SIOUX FALLS, S.D. (KELO)– Drought and hot temperatures tempered corn harvest expectations in much of KELOLAND earlier this summer. However, the weekend rain dropped from 3 to 7 inches in parts of the region.

Bruce Burkhardt farms near Dell Rapids. He raises hogs and grows corn and soybeans on his multi-generation farm. When it comes to this year’s corn crop, Burkhardt expects most farmers will come in under average yields because of a lack of rain.

“So when we see these brown stalks, that means that they are moisture stressed, and so right here, I would say that this would be a 40 percent impacted to 60 percent impacted. In other words, 40 to 60 percent less yield than right over there,” said Burkhardt.

Most of his corn is looking good. Burkhardt says the weekend rain bought farmers more time, but more will be needed after a week to ten days.

“This soil here is heavy, so we can hang on a little longer than where it isn’t quite as good a soil. They’ve just had too big of an impact to say it is not going to be less than average, is what I’m saying.”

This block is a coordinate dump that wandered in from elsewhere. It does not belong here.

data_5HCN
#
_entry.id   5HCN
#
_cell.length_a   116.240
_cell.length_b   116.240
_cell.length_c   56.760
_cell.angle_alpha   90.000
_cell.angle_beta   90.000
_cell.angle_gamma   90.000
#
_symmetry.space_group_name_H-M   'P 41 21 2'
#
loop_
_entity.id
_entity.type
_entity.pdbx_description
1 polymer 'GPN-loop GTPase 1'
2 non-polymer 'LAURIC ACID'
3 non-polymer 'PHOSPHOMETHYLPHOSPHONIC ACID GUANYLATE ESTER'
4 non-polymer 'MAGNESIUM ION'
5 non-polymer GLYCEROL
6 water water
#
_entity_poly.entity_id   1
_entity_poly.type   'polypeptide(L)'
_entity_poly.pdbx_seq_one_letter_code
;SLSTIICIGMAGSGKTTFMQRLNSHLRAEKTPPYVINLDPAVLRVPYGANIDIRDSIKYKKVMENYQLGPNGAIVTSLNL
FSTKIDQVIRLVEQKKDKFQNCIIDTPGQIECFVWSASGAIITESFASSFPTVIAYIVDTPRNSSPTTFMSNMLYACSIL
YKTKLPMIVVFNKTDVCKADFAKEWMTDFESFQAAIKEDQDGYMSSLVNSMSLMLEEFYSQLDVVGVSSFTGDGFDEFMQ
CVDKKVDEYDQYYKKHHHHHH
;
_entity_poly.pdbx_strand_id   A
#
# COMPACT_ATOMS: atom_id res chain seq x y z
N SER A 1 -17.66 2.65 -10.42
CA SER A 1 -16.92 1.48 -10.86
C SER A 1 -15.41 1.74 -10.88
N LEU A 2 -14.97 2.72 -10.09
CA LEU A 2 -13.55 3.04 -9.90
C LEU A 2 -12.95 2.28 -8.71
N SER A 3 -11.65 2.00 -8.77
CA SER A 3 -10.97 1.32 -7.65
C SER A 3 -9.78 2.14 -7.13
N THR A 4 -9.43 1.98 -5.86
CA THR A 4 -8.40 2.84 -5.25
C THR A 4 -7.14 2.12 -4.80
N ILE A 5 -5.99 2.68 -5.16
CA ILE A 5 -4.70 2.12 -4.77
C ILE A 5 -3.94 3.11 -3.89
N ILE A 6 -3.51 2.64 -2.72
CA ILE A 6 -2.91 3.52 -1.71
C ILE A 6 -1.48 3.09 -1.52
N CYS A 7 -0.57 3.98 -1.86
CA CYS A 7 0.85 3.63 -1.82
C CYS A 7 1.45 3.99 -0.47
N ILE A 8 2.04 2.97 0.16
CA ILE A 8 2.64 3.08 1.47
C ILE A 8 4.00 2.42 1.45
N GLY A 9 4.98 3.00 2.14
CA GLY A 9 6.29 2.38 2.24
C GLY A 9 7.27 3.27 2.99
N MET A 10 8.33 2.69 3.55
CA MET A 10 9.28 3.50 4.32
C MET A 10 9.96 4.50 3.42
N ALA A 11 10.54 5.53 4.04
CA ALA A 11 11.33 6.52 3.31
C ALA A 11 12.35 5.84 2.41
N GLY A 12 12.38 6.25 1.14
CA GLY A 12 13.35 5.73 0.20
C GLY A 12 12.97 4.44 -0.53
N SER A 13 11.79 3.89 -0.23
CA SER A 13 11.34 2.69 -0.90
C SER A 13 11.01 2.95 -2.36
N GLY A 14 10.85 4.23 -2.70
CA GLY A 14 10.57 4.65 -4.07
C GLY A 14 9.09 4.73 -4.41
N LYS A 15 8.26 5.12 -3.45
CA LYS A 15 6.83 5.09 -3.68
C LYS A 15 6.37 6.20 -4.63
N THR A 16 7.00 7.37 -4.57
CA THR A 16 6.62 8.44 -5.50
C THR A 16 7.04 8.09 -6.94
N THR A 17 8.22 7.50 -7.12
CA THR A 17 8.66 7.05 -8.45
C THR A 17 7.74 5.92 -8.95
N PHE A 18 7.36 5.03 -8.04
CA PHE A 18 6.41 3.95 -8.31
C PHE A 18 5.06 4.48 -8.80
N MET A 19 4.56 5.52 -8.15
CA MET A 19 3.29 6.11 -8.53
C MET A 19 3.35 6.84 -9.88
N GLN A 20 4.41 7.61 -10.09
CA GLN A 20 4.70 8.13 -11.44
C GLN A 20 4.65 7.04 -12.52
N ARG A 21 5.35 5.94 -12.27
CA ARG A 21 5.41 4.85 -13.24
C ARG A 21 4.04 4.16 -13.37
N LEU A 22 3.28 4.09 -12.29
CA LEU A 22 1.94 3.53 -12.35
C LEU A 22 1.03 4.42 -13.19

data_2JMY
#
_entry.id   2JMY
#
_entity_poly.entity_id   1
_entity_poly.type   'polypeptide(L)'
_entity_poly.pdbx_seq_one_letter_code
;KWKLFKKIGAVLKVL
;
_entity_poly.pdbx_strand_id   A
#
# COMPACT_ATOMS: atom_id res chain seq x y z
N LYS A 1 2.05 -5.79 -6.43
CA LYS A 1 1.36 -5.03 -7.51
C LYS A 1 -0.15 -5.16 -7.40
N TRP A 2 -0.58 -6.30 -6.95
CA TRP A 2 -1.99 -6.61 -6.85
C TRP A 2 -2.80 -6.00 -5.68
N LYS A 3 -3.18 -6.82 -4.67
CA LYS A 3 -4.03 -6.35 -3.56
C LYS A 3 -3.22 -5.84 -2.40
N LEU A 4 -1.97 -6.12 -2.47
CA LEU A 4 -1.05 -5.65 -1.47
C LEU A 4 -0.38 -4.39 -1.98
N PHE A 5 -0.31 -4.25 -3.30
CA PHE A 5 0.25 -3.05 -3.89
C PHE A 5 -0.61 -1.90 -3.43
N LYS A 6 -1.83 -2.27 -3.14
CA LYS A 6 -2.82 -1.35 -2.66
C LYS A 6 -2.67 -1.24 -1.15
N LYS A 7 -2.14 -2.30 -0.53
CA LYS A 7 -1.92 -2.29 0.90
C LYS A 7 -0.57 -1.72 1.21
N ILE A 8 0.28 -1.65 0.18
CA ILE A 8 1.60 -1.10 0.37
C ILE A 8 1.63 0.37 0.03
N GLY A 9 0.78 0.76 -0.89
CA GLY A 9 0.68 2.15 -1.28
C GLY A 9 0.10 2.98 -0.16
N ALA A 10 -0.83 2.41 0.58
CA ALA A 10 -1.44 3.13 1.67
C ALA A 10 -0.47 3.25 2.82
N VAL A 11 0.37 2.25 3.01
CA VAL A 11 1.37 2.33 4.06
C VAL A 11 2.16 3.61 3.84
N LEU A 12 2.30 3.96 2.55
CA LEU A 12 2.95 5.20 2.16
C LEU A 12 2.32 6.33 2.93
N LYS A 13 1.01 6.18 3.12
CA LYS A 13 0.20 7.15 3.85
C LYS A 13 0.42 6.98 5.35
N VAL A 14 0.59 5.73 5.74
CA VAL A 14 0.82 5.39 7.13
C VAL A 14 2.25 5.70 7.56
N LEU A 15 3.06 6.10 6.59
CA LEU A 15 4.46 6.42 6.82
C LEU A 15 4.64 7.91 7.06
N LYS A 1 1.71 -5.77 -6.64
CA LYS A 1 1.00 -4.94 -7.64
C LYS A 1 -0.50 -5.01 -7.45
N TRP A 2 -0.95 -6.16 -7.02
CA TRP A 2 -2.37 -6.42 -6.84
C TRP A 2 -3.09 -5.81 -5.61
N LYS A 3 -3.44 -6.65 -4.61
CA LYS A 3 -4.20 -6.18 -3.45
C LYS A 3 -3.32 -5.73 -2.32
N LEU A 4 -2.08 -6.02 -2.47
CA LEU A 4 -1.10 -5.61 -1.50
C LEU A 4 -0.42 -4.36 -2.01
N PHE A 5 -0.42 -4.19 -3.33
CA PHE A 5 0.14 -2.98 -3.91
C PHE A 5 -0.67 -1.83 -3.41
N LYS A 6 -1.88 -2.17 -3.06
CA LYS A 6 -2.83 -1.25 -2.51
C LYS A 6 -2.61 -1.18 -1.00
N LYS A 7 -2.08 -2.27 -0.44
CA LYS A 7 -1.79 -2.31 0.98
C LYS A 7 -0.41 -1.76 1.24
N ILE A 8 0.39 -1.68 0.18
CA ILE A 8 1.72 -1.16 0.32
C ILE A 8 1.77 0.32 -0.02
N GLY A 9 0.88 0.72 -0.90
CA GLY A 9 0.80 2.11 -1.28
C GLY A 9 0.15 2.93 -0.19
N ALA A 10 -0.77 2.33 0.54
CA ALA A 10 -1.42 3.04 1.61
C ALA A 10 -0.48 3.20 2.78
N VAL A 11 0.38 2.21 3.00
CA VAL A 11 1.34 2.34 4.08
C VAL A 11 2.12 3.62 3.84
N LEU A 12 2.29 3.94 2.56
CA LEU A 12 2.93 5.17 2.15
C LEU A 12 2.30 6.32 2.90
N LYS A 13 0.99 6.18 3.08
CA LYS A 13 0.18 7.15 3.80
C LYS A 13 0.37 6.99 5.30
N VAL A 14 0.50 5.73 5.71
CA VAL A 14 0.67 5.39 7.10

Tom Hanson: So their yields may be a little lighter?

“That’s correct, and it is very uneven. It’s not like it’s everything north of 34 is too dry, and everything south is OK. It’s not like that. It’s just hit and miss,” said Burkhardt.

Thirty-five miles away near Lennox, it’s very similar on the Hoogestraat farm. There is not much consistency even in a single field when it comes to the amount of rain they got and the size of the ears of corn.

Tom Hanson: So this ear was a mile and a half away from this ear, and it’s all due to rain?

“Correct,” said Hoogenstraat, “Same hybrid, same plant date, same everything, same fertilizer, same everything.”

Hoogstraat believes the rain came too late to improve his corn yields, but he’s still hoping for an average year.

“Corn was near death a few different times,” he said. “We just caught enough rain to keep it going pretty excited now just to see what we have had compared to what we were dealing with early in the season.”

The good news is both farmers say the rain came at a good time for soybeans, which got off to a rough start.

“There is potential; beans are going to be really good with this last rain. Seems like beans are always made in July and August, so pretty excited about the beans, said Hoogestraat.

So the rain was welcome, and farmers are hoping mother nature provides even more in the coming weeks. Hoogastraat, who also sells seed, says corn prices have fluctuated all year.
In fact, he’s never seen a year like this before.